Leave it to Microsoft to come up with an automated way of finding friends.
On April 26, the software giant unveiled new social networking technology that it has developed and a startup called Wallop that will distribute it later this year.
Along with a user interface developed by design consultant frog design, Wallop uses special computer programs to seek out people who may be a good match, Microsoft officials said.
As described by Microsoft, the feature relies on computer programs that "respond to social interactions" in order to automatically build and maintain a persons social network.
For all their high-tech sheen, social networking sites such as Friendster or MySpace.com have yet to automate the process of making friends. Its usually incumbent upon the participant to make friends the relatively old-fashioned way: by seeking them out on their own.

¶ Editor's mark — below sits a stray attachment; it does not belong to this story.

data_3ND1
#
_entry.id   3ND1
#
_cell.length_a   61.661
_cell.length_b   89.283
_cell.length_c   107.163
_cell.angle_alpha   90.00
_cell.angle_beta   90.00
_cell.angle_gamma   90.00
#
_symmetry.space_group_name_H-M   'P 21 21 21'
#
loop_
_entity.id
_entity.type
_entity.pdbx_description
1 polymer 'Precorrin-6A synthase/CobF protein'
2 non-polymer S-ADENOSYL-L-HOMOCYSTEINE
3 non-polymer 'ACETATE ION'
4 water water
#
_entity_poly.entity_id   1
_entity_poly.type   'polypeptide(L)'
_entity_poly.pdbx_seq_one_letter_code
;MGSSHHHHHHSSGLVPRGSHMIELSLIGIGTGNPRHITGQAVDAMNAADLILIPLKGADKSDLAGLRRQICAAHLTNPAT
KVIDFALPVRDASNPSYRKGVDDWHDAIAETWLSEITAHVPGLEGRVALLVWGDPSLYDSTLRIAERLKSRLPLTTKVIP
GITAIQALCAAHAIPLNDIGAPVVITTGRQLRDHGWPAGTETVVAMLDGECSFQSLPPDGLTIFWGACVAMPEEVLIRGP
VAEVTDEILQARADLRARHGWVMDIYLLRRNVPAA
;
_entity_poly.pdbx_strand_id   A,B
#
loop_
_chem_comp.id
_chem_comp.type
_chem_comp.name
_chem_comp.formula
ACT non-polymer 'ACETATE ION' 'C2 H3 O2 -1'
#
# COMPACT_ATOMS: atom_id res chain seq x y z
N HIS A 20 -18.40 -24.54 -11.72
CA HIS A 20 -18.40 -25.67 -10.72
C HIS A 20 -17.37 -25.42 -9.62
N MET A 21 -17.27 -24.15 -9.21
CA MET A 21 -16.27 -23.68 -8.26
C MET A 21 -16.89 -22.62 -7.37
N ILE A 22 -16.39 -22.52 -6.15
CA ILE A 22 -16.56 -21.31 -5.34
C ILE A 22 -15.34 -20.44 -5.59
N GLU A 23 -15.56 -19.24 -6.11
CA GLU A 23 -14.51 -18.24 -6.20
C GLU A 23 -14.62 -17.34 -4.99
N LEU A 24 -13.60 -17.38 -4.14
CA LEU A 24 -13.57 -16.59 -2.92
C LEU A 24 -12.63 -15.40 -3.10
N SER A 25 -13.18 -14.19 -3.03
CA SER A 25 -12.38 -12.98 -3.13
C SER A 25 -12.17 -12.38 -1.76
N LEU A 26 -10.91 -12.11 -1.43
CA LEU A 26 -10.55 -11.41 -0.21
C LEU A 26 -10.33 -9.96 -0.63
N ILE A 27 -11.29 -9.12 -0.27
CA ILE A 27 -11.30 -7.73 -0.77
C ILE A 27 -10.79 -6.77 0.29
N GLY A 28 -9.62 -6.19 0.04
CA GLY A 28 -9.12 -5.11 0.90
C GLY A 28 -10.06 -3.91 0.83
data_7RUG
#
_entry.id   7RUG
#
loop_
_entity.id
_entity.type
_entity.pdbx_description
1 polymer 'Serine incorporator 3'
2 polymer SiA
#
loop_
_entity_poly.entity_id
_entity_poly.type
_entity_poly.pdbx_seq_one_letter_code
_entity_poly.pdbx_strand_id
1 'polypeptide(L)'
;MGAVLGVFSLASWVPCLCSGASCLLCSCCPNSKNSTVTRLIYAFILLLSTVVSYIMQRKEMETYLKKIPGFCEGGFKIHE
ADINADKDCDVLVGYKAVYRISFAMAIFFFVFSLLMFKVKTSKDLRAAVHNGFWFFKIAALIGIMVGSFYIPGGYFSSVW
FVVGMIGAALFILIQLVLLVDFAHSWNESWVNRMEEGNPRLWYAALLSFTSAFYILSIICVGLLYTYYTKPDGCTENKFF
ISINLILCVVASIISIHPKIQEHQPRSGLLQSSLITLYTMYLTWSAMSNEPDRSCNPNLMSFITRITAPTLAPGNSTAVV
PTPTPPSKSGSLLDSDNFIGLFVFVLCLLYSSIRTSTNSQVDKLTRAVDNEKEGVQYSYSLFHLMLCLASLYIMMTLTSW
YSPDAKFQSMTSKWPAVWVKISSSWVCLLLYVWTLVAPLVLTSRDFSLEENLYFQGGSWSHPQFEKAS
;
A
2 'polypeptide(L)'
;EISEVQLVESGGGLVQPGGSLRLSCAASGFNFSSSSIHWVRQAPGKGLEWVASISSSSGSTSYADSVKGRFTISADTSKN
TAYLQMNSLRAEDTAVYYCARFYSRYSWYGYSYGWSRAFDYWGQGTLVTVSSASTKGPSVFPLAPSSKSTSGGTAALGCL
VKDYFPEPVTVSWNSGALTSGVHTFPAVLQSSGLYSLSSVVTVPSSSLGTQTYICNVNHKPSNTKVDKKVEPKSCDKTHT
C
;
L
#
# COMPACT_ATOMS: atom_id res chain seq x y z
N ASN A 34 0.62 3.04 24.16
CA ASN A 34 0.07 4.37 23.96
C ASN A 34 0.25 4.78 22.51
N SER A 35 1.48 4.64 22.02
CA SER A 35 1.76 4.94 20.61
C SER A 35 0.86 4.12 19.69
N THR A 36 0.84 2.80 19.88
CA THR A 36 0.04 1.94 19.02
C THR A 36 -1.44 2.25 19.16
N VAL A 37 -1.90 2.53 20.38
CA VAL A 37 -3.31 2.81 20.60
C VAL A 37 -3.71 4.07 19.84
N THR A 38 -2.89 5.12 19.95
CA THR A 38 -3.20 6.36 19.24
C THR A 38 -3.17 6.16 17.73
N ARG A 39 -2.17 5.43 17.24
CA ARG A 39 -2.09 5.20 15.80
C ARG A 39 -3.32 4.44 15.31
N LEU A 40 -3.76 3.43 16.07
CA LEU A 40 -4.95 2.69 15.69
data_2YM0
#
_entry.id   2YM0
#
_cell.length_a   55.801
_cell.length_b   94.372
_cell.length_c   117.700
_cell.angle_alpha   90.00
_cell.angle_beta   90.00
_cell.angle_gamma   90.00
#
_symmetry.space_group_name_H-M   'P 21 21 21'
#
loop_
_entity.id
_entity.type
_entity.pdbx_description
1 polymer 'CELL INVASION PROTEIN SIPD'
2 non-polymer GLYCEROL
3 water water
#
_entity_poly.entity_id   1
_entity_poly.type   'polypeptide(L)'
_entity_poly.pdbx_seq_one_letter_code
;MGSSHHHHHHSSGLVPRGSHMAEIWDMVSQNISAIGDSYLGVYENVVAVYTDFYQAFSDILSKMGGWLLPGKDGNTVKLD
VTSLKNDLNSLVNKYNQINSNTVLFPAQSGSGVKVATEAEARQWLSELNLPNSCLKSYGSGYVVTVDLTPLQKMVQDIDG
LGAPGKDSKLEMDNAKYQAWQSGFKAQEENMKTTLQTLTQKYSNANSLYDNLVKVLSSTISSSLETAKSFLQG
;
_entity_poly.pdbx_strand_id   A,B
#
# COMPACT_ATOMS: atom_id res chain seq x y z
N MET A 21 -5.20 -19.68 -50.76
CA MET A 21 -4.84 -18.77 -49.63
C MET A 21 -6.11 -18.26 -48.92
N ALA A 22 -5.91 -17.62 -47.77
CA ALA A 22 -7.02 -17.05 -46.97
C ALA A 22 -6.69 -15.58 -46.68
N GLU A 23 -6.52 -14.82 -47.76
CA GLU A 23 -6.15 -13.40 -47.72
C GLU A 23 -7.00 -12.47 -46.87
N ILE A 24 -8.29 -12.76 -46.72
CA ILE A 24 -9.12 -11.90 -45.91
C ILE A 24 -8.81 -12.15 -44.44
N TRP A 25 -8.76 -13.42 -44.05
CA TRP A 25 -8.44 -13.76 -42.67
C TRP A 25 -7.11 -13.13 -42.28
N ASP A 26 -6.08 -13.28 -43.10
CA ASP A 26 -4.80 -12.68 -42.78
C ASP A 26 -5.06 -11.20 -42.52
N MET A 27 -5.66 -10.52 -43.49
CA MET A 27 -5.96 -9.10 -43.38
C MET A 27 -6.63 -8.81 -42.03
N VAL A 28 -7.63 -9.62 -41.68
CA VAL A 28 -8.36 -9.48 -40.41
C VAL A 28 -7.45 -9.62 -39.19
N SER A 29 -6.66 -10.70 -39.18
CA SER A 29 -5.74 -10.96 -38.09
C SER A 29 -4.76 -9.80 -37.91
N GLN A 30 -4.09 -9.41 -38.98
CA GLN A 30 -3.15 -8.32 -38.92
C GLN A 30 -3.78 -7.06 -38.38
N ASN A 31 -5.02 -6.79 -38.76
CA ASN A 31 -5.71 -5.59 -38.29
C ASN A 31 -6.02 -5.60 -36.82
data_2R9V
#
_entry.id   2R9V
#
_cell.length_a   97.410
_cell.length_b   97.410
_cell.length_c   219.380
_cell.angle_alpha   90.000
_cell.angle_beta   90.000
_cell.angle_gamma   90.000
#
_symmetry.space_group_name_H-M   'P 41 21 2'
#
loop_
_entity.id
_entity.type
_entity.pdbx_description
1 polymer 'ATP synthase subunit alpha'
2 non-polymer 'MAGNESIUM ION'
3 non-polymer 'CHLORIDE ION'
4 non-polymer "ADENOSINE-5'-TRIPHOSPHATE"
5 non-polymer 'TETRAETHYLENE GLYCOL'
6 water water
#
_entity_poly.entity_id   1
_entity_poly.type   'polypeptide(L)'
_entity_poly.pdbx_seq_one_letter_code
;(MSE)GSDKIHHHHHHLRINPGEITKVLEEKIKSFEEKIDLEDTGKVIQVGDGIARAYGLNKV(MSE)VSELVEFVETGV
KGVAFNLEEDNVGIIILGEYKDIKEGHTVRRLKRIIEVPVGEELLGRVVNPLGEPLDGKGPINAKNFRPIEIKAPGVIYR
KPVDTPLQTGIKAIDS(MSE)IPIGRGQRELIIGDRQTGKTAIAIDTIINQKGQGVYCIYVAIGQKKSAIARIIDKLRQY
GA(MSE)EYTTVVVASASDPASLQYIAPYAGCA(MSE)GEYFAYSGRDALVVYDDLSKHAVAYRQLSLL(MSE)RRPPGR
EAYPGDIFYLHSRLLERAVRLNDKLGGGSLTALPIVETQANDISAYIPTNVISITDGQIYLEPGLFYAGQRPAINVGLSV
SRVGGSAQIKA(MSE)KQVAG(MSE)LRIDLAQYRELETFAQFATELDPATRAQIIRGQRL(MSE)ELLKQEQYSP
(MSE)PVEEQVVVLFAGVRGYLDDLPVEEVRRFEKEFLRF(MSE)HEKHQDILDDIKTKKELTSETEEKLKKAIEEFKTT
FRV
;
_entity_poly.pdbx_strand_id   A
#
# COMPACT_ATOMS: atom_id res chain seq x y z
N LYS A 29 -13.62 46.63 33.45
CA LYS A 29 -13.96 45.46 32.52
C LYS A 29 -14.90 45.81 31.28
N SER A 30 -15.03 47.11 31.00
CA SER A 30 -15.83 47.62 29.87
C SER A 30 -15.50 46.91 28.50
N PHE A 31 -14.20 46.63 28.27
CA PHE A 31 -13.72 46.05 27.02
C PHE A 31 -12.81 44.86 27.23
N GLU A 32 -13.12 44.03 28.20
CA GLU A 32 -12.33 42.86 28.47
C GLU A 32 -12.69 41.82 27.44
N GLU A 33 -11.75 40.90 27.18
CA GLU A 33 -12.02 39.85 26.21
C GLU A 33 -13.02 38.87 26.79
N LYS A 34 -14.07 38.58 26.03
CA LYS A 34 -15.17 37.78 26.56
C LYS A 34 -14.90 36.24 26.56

Wallop will debut later this year; Microsoft officials declined to be more specific about the date.
Wallop will be entering a hyper-competitive field pioneered by the likes of MySpace.com, where 65 million users now take part in a kind of Internet-based club where members are safe to chat or trade items.